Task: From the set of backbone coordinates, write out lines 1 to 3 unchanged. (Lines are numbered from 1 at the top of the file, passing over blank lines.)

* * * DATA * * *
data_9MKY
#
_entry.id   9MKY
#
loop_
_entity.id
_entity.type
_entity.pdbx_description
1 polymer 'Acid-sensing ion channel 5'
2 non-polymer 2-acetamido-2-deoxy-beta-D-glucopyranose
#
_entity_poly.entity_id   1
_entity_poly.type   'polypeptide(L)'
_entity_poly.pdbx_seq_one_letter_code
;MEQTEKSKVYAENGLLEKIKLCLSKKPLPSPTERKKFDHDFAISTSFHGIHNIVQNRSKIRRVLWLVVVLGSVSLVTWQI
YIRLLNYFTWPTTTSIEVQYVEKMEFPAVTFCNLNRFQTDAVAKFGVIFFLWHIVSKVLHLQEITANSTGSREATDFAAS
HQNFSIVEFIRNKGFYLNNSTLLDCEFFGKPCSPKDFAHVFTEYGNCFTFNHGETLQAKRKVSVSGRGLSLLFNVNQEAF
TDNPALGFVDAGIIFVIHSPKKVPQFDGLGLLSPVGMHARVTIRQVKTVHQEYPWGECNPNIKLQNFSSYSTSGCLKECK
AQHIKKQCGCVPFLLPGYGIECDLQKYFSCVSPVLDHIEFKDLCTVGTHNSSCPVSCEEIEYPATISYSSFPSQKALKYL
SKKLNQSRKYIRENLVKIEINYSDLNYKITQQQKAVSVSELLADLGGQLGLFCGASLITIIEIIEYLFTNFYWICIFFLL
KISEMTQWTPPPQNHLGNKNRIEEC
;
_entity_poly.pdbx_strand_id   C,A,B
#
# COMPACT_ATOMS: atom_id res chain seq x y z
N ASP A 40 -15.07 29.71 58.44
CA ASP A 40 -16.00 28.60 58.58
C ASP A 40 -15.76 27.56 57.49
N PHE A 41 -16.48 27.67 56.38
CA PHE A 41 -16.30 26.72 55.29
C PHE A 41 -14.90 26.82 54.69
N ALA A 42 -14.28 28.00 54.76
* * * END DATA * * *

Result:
data_9MKY
#
_entry.id   9MKY